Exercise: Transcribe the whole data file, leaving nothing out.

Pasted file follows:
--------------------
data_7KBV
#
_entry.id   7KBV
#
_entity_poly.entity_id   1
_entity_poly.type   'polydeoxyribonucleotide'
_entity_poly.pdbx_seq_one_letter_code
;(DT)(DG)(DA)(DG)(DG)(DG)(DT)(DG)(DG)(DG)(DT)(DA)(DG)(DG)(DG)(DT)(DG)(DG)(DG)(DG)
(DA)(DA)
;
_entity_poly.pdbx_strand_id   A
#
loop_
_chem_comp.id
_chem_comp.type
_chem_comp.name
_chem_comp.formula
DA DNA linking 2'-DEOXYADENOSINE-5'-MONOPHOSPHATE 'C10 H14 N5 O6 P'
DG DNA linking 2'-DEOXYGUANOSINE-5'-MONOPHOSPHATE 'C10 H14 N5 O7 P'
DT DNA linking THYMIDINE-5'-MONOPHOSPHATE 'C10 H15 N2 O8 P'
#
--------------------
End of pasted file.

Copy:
data_7KBV
#
_entry.id   7KBV
#
_entity_poly.entity_id   1
_entity_poly.type   'polydeoxyribonucleotide'
_entity_poly.pdbx_seq_one_letter_code
;(DT)(DG)(DA)(DG)(DG)(DG)(DT)(DG)(DG)(DG)(DT)(DA)(DG)(DG)(DG)(DT)(DG)(DG)(DG)(DG)
(DA)(DA)
;
_entity_poly.pdbx_strand_id   A
#
loop_
_chem_comp.id
_chem_comp.type
_chem_comp.name
_chem_comp.formula
DA DNA linking 2'-DEOXYADENOSINE-5'-MONOPHOSPHATE 'C10 H14 N5 O6 P'
DG DNA linking 2'-DEOXYGUANOSINE-5'-MONOPHOSPHATE 'C10 H14 N5 O7 P'
DT DNA linking THYMIDINE-5'-MONOPHOSPHATE 'C10 H15 N2 O8 P'
#